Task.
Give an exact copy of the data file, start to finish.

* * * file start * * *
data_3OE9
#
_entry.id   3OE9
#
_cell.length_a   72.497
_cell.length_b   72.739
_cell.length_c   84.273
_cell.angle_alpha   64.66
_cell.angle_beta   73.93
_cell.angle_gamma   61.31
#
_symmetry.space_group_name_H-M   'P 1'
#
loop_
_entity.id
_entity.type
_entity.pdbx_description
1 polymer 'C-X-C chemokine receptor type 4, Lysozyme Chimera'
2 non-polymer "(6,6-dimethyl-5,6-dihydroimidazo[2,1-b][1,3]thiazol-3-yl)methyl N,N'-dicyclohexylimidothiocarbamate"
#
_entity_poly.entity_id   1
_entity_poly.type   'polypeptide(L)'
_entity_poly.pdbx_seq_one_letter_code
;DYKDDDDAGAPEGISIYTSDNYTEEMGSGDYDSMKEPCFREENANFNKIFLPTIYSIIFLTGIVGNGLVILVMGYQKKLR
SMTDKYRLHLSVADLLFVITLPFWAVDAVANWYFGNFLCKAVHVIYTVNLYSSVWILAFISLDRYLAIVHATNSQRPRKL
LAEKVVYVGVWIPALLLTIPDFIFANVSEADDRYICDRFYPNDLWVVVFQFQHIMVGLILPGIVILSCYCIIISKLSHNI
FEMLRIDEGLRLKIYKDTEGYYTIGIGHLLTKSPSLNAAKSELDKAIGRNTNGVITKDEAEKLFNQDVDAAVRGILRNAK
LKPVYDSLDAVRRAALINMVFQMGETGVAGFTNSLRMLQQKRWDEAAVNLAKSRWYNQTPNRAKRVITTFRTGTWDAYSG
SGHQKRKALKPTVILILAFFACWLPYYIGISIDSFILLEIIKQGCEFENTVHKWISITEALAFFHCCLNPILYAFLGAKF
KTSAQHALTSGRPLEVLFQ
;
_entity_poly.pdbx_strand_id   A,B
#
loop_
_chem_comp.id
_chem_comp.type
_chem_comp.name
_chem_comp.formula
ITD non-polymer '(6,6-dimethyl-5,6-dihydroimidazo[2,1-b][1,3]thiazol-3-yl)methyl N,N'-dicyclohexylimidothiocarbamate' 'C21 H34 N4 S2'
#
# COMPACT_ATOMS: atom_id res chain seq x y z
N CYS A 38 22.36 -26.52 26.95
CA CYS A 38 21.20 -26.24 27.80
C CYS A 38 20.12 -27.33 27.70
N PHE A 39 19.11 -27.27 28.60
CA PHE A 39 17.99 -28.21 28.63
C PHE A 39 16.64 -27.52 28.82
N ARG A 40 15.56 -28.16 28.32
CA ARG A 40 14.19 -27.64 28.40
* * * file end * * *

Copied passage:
data_3OE9
#
_entry.id   3OE9
#
_cell.length_a   72.497
_cell.length_b   72.739
_cell.length_c   84.273
_cell.angle_alpha   64.66
_cell.angle_beta   73.93
_cell.angle_gamma   61.31
#
_symmetry.space_group_name_H-M   'P 1'
#
loop_
_entity.id
_entity.type
_entity.pdbx_description
1 polymer 'C-X-C chemokine receptor type 4, Lysozyme Chimera'
2 non-polymer "(6,6-dimethyl-5,6-dihydroimidazo[2,1-b][1,3]thiazol-3-yl)methyl N,N'-dicyclohexylimidothiocarbamate"
#
_entity_poly.entity_id   1
_entity_poly.type   'polypeptide(L)'
_entity_poly.pdbx_seq_one_letter_code
;DYKDDDDAGAPEGISIYTSDNYTEEMGSGDYDSMKEPCFREENANFNKIFLPTIYSIIFLTGIVGNGLVILVMGYQKKLR
SMTDKYRLHLSVADLLFVITLPFWAVDAVANWYFGNFLCKAVHVIYTVNLYSSVWILAFISLDRYLAIVHATNSQRPRKL
LAEKVVYVGVWIPALLLTIPDFIFANVSEADDRYICDRFYPNDLWVVVFQFQHIMVGLILPGIVILSCYCIIISKLSHNI
FEMLRIDEGLRLKIYKDTEGYYTIGIGHLLTKSPSLNAAKSELDKAIGRNTNGVITKDEAEKLFNQDVDAAVRGILRNAK
LKPVYDSLDAVRRAALINMVFQMGETGVAGFTNSLRMLQQKRWDEAAVNLAKSRWYNQTPNRAKRVITTFRTGTWDAYSG
SGHQKRKALKPTVILILAFFACWLPYYIGISIDSFILLEIIKQGCEFENTVHKWISITEALAFFHCCLNPILYAFLGAKF
KTSAQHALTSGRPLEVLFQ
;
_entity_poly.pdbx_strand_id   A,B
#
loop_
_chem_comp.id
_chem_comp.type
_chem_comp.name
_chem_comp.formula
ITD non-polymer '(6,6-dimethyl-5,6-dihydroimidazo[2,1-b][1,3]thiazol-3-yl)methyl N,N'-dicyclohexylimidothiocarbamate' 'C21 H34 N4 S2'
#
# COMPACT_ATOMS: atom_id res chain seq x y z
N CYS A 38 22.36 -26.52 26.95
CA CYS A 38 21.20 -26.24 27.80
C CYS A 38 20.12 -27.33 27.70
N PHE A 39 19.11 -27.27 28.60
CA PHE A 39 17.99 -28.21 28.63
C PHE A 39 16.64 -27.52 28.82
N ARG A 40 15.56 -28.16 28.32
CA ARG A 40 14.19 -27.64 28.40